(1) WHEN TROLLS ATTACK. The London Film and Comic Con told readers how they responded to a trolling attack.
Now to an important activity that really did affect us last week and it did catch us out for a few hours until we worked out what was going down.
Two days before the most recent big announcement, 15 new accounts were created on our forum and equally, multiple new Facebook members with brand new accounts started following our Facebook page. Then, on the announcement night, the users of these accounts started to aggressively and negatively comment and undermine the guest announcement. This was the ONLY thing they were set up to achieve.
This was not noticed by us at first and it took some time to look into these Facebook accounts. As we started to look a little closer, it was clear that we’d attracted a small vocal minority with a real and cynical agenda to purely undermine the guest announcement and belittle any fans or attendees showing any type of excitement.
I’ve since learnt this is known as ‘TrollJacking’, where internet trolls post or comment on a piece of content or an announcement to drum up negativity or just to damage the purpose of the thread. What a lovely thing to do.
This is something very new to us and it really did catch us out, in fact so much so we left the comments up online – as we believe in freedom of speech and opinion and there’s always the odd bit of negativity with every update or announcement.
To all the true fans out there, regardless of whether you are happy about the announcement or not – I am sorry that we did not pick up on it sooner and allowed this minority to cause friction at a time that should have been a time for great excitement and discussion for everyone….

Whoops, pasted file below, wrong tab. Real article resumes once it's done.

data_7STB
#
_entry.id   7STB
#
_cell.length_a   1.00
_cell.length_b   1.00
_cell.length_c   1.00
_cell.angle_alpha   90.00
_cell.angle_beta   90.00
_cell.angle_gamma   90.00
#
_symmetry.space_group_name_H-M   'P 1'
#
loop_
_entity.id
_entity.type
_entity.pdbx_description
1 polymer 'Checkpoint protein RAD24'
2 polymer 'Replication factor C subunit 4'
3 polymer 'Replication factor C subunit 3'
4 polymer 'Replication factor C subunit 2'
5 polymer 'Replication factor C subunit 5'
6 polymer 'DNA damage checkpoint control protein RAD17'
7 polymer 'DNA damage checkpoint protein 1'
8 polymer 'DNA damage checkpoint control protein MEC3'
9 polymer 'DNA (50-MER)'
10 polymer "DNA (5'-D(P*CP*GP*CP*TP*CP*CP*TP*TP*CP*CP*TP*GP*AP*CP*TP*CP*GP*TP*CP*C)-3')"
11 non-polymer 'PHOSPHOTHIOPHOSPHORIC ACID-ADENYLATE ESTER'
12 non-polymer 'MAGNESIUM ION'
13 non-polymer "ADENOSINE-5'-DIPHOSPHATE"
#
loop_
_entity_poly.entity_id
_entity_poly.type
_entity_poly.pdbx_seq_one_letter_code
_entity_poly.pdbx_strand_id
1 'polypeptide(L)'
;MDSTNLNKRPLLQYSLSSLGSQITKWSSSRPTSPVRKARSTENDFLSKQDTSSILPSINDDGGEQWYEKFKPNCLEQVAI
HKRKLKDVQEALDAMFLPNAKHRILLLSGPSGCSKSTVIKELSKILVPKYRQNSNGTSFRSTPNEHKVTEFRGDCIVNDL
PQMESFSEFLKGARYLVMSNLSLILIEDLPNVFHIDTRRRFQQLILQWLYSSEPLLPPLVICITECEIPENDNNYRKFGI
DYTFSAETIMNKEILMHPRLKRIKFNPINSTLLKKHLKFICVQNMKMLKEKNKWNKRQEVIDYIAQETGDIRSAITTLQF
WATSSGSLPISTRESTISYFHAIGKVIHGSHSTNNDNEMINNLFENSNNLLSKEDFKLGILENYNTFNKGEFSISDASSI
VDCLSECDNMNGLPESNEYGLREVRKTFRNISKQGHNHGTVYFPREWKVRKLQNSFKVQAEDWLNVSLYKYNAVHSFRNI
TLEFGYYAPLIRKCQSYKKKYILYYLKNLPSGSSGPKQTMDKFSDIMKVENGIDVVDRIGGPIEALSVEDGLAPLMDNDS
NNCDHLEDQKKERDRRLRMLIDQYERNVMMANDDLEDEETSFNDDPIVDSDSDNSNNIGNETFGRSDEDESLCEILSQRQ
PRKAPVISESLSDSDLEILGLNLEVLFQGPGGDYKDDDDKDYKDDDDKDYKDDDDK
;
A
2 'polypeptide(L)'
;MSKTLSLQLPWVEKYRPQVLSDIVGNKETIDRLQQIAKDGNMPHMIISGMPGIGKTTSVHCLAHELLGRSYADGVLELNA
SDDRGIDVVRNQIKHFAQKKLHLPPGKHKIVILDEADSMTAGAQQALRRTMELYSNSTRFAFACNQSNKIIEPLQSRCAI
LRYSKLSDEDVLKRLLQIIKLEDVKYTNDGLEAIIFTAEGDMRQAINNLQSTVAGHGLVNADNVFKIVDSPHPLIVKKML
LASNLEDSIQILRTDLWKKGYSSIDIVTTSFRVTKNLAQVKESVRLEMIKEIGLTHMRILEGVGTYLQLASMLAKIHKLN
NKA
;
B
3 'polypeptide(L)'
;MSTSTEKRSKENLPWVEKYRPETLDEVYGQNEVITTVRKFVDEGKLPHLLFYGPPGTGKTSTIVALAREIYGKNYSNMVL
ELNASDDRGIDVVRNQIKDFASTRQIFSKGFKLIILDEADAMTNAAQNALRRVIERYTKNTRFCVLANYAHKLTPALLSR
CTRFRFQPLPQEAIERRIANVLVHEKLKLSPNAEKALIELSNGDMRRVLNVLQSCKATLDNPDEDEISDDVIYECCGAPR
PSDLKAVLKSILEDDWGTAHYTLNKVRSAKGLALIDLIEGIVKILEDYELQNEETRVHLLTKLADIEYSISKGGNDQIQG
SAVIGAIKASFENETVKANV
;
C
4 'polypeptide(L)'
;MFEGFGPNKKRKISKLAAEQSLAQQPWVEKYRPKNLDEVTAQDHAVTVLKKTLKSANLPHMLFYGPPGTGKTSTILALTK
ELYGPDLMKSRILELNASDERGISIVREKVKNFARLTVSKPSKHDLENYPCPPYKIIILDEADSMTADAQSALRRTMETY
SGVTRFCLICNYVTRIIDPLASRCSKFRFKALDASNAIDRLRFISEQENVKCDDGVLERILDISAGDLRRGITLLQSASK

This announcement on Facebook about the appearance of Christopher Eccleston seems to have been the target.
(2) CORALINE MEANING. The Guardian interviews Gaiman about the opera based on his book: “Neil Gaiman on Coraline the terrifying opera: ‘Being brave means being scared'”.
The button eyes are a macabre touch that places Gaiman’s story firmly in the Grimms’ Fairy Tales tradition. And there’s more than a touch of Hansel and Gretel in Coraline’s themes of parental abandonment, an initially appealing but evil mother figure, and a brave child who conquers her fears to win the day. “I’d wanted to write a story for my daughters,” says Gaiman in the introduction to the 10th-anniversary edition, “that told them something I wished I’d known when I was a boy: that being brave doesn’t mean you aren’t scared. Being brave means you are scared, really scared, badly scared, and you do the right thing anyway.”
(3) A NIGHT AT THE OPERA. And The Guardian comments on the performance: “Coraline review – creepy adaptation of Neil Gaiman’s tale will turn kids on to opera”.
The Royal Opera have certainly done it proud. The supernatural rubs shoulders with the mundane in Aletta Collins’s production, in which the two worlds are placed back to back as mirror images on a revolving stage. Magic consultants Richard Wiseman and David Britland have been drafted in to provide the special effects, which drew gasps from the audience on occasion on opening night, though Collins also has a knack of suggesting unease by the simplest of means. The scene in which Kitty Whately’s Other Mother produces syringes and surgical needles in an attempt to sew buttons over the eyes of Mary Bevan’s Coraline (“just a little incision under your eyelids”) had me squirming in my seat.
(4) DUFF. SF Site News covered the Down Under Fan Fund result:
Marlee Jane Ward won DUFF (the Down Under Fan Fund) in an unopposed race. She will travel to the US to attend Worldcon 76, to be held in San Jose from August 16-20….
(5) ALPHABET SOUP. James Davis Nicoll returns with: “Fighting Erasure: Women SF Writers of the 1970s, Part IV”. This time letter letters I and J, which include –
Diana Wynne Jones
Diana Wynne Jones was prolific and talented, which makes singling out a particular work as a starting point especially problematic. The fact she’s the subject of one of my review projects doesn’t help, as it only expands the number of worthy candidates. Although it is a bit of a cheat, what I would recommend is not a single novel but an omnibus: 2003’s The Dalemark Quartet. It is composed of four early secondary-world fantasy novels that recount the history of troubled Dalemark, from its age of legends to a quasi-medieval period thousands of years later.